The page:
Transit riders in Toronto can expect longer wait times and more crowded buses and streetcars next year, as the TTC slashes service to cut costs.

Fifty-two bus routes in every corner of the city will see service levels reduced during peak periods starting in January, and another 36 bus and streetcar routes are being reduced in off-peak periods.

The changes are part of the Toronto Transit Commission's plan to meet a reduced 2012 operating budget, after Mayor Rob Ford ordered a 10 per cent cut to city budgets.

The TTC added that 21 bus and street car routes will actually see increased service levels next year.

TTC spokesman Brad Ross told CP 24 Thursday afternoon that the only alternative was to eliminate routes entirely but "that was not something that we wanted to do."

The planned changes will allow the transit service, which expects a ridership of 503 million in 2012, to balance its budget without cutting routes or hours of operation.

The service changes come after the TTC increased its "loading standard" – the acceptable average capacity for during rush hour – from 48 to 53 riders per bus.

"There will be increased wait times on some routes, that is true, there will be some increased crowding, that is also true," Ross said. "But in the end all routes will be saved. There will be no cuts to any routes. No outright elimination of any bus or streetcar routes."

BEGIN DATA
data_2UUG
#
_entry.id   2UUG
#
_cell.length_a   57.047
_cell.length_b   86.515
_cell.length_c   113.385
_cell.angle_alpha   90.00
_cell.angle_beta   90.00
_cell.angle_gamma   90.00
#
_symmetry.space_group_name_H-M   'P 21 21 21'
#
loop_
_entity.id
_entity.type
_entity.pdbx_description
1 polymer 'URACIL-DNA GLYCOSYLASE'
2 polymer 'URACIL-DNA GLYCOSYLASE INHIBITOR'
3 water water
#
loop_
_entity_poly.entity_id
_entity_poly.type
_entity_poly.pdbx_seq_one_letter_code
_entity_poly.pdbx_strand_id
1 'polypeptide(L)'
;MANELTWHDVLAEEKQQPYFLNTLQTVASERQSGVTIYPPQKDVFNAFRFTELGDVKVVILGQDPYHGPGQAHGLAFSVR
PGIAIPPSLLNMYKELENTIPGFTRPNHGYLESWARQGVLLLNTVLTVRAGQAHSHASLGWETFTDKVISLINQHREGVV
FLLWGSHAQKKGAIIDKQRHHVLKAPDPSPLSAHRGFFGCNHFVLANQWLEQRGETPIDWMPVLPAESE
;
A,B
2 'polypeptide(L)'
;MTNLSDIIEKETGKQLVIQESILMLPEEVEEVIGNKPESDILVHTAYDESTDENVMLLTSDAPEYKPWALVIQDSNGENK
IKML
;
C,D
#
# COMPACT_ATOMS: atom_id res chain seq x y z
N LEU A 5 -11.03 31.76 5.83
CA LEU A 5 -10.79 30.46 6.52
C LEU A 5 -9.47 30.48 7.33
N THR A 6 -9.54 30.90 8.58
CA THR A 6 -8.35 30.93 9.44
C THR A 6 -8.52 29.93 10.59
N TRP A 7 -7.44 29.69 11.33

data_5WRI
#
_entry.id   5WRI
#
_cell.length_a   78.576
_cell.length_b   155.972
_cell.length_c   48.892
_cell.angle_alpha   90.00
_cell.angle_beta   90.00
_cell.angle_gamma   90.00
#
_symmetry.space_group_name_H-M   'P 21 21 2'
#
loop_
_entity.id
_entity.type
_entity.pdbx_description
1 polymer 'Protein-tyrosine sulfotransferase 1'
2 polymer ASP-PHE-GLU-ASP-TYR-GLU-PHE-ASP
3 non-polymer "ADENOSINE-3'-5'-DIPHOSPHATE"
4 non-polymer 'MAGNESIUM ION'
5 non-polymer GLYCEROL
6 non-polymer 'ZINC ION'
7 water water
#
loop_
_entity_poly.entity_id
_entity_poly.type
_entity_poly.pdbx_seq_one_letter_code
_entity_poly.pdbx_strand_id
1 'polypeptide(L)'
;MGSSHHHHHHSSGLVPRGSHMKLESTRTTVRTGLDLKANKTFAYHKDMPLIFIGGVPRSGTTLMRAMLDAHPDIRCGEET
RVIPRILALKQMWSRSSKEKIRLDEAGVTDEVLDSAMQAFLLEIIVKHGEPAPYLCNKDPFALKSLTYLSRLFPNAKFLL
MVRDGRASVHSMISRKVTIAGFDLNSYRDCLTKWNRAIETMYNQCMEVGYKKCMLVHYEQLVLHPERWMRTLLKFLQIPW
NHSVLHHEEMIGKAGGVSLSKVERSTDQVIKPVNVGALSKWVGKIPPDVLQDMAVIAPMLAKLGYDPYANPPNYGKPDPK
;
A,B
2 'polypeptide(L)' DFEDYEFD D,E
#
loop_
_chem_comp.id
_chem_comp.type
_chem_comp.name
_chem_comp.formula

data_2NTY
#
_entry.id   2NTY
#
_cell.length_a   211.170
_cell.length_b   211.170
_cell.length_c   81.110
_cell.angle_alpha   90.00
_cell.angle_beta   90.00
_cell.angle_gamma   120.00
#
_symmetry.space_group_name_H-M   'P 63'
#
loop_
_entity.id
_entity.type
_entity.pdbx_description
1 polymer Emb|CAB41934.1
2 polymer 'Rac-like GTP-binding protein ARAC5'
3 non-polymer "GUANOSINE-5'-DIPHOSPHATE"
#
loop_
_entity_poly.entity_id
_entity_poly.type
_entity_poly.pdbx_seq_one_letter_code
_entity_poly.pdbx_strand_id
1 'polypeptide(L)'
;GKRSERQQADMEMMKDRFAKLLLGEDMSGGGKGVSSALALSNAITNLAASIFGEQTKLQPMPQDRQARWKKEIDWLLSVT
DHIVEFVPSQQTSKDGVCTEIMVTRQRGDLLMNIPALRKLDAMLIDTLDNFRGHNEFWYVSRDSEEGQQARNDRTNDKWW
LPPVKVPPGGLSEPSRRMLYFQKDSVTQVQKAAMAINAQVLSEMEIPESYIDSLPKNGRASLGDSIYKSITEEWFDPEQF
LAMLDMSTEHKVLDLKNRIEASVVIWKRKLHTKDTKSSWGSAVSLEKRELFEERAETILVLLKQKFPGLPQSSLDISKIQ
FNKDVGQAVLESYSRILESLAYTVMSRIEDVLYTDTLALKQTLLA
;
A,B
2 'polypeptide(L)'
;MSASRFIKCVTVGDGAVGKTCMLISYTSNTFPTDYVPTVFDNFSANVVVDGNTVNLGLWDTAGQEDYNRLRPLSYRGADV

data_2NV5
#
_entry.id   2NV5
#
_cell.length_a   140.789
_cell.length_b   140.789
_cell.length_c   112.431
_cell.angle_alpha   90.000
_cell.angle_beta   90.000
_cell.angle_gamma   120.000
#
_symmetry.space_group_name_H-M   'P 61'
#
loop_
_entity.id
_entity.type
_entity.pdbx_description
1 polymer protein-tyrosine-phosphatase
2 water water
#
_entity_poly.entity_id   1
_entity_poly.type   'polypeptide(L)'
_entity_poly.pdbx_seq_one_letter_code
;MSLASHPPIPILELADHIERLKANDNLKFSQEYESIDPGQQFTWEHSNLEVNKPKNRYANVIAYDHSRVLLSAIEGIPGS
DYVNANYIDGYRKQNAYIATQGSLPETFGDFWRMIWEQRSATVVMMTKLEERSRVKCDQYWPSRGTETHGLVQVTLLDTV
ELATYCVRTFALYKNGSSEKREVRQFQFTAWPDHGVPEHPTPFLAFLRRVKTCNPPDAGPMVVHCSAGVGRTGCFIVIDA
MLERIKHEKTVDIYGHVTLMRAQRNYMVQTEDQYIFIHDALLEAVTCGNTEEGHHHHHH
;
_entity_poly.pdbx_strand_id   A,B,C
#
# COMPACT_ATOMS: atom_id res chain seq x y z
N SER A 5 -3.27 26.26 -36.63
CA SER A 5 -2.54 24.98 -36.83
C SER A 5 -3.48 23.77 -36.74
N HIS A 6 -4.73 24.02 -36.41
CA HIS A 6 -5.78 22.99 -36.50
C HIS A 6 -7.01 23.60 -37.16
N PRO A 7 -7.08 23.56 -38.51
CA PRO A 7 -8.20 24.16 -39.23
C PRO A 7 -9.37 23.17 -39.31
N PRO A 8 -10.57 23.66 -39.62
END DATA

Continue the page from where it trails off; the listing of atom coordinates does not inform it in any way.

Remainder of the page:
Among the routes slated for changes include the Airport Rocket shuttle service, two Bathurst Street routes, as well as service on Bayview Avenue, Birchmount Road, Carlton Street and two routes on Dufferin Road.

The change is expected to save the cash strapped transit service some $15 million in 2012.

And Ross did not rule the possibility of a fare hike next year as well, noting that a report was due in December to deal with the commission's $30 million shortfall.

"We have always said that (a fare hike) is something that we think needs to occur in the face of a significant financial restraint," he said.

The route changes take effect Jan. 8, 2012.

Notice of the planned route changes came just hours before the transit commission hosted its first town hall meeting giving riders a chance to speak up about the service. Comments from the riders who attended the session ranged from the cleanliness of the washrooms at various subway stations to proposed fare hikes.